The good news is that with CPF, you’re not starting from scratch. With the contributions you make to your CPF from the first day you started working and the good risk-free interest earned on these savings, you already have a head start in this race.

#2 When Life Gives You Lemons, Make Lemonade

The second game Honeycomb Candy is about navigating around difficulties even when we get the short end of the stick. Without knowing what the game is, players are asked to choose one of four doors denoted by different shapes – triangle, circle, star and umbrella. After they have made their choice, players learn that the shape represents the difficulty of the challenge as they will need to extract the candy in that shape without breaking it.

In this game of life, we can’t always predict the outcome of our decisions or the challenges that will come our way. When things are smooth-sailing, it may seem like we are born under a lucky star but when we run into difficult circumstances, we may feel as if we were placed under a curse. Rather than mull over the fairness of life, focus on your reaction to the circumstance. How do you stand up and overcome the difficulties so that it isn’t game over for you?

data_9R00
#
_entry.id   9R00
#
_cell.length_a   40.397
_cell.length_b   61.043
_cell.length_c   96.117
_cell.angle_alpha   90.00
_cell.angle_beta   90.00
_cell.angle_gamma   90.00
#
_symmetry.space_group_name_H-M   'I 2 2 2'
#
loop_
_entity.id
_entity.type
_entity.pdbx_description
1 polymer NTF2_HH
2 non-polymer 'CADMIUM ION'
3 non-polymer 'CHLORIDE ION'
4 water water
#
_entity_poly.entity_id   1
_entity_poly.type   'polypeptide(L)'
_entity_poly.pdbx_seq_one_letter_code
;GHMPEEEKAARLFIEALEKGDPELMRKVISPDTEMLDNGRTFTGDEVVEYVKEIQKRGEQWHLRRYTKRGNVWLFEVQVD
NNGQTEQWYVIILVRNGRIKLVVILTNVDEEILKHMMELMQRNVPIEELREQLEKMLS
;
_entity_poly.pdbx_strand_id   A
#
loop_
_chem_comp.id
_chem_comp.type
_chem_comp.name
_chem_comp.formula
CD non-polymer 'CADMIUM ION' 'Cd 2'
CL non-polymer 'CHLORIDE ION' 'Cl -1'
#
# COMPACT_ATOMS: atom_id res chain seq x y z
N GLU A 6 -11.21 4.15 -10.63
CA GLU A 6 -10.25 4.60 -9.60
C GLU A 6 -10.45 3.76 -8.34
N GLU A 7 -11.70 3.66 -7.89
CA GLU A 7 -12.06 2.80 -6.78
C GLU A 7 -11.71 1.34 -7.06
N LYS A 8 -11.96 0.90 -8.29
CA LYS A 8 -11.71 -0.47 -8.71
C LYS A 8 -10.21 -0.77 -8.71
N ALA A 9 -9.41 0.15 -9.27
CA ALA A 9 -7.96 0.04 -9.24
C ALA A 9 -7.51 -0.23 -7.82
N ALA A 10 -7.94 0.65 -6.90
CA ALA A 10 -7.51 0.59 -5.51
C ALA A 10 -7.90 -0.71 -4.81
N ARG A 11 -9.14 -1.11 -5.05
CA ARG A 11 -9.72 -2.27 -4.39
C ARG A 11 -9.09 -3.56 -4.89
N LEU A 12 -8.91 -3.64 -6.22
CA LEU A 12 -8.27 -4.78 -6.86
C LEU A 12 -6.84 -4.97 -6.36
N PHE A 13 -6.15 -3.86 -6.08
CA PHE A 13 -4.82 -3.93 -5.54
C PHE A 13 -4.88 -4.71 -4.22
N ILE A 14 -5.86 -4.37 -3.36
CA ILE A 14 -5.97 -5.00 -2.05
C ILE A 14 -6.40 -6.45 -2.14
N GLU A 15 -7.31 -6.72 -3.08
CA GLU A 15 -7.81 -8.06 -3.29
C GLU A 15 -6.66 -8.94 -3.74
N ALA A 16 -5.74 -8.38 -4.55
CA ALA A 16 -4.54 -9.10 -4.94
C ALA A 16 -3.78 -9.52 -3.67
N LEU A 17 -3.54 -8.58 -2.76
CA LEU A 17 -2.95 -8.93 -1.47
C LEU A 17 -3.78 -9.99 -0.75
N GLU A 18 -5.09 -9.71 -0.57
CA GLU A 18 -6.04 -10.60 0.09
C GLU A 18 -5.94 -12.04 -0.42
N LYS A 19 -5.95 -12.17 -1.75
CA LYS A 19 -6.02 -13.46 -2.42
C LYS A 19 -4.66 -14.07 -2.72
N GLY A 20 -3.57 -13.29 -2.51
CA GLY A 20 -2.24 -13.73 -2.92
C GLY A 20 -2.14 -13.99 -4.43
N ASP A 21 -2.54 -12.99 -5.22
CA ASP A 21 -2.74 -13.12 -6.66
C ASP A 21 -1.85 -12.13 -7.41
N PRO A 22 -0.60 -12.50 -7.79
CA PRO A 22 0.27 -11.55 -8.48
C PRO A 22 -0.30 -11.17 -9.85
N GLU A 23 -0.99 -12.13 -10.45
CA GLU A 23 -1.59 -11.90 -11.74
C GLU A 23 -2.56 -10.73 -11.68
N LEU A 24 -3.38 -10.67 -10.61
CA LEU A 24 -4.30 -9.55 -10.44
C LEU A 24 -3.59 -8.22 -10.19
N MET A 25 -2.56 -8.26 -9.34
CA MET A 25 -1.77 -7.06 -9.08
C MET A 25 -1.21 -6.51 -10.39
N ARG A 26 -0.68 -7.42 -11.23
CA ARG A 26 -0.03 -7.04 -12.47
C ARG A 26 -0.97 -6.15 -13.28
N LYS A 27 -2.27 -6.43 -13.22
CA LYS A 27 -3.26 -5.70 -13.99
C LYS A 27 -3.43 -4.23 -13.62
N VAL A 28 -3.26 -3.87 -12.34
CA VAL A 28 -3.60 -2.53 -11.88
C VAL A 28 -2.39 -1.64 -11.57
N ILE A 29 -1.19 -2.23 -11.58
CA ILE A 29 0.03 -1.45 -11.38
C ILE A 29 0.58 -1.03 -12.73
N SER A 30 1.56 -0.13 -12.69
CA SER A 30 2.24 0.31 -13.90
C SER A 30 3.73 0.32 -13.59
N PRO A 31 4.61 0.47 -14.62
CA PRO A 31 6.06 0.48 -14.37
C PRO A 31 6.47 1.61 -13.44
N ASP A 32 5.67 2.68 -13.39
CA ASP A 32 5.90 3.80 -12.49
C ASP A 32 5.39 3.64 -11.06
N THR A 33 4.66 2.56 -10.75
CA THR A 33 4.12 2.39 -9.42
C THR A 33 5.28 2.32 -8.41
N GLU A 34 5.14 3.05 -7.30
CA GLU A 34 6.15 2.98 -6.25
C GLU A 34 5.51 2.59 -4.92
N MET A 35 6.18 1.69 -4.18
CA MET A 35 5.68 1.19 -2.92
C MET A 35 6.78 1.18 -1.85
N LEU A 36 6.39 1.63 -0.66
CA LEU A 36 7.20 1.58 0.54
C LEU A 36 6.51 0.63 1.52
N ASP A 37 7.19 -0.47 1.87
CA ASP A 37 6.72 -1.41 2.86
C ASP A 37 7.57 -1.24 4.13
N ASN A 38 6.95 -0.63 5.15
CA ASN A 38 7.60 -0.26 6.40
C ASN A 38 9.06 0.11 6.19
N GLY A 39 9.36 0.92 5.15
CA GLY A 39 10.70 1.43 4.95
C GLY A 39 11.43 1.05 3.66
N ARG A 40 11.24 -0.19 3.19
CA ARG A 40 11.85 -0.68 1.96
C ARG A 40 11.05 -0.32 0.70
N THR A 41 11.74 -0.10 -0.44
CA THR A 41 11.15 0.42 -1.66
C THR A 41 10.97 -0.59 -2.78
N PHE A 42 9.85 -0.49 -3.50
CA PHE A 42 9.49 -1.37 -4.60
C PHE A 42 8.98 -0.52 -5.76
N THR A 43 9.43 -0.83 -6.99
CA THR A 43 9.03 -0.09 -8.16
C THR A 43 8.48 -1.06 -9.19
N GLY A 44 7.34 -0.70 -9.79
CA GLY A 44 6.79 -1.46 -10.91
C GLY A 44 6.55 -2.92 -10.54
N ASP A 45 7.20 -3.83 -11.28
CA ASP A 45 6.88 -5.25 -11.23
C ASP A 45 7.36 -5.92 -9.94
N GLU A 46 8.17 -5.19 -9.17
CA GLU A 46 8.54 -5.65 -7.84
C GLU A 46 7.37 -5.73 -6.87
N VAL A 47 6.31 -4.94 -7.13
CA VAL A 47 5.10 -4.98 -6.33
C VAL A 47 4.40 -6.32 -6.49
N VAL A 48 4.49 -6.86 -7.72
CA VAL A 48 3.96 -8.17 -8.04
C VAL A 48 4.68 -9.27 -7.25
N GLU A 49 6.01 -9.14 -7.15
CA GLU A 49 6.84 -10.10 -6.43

This is where financial protection in the form of insurance comes in handy. I thought it was ironic that the hardest challenge was in the shape of an umbrella, but it reminds us of the importance of having the right shelter against life’s unforeseen events such as death, disability or illness that could easily derail our financial plans. Though insurance will not stop life from giving you lemons, it will certainly give you the resources to transform it into lemonade.

In the show, Gi-Hun was unable to get his elderly mother treated in the hospital because he had stopped paying for her healthcare insurance many years ago. Thankfully, with MediShield Life, we are unlikely to find ourselves in such a situation. As coverage is mandatory and the premiums can be paid with our MediSave, we are assured of basic healthcare coverage for large hospital bills should we ever find ourselves or our loved ones in need of such services.

#3 Rely on a Winning Strategy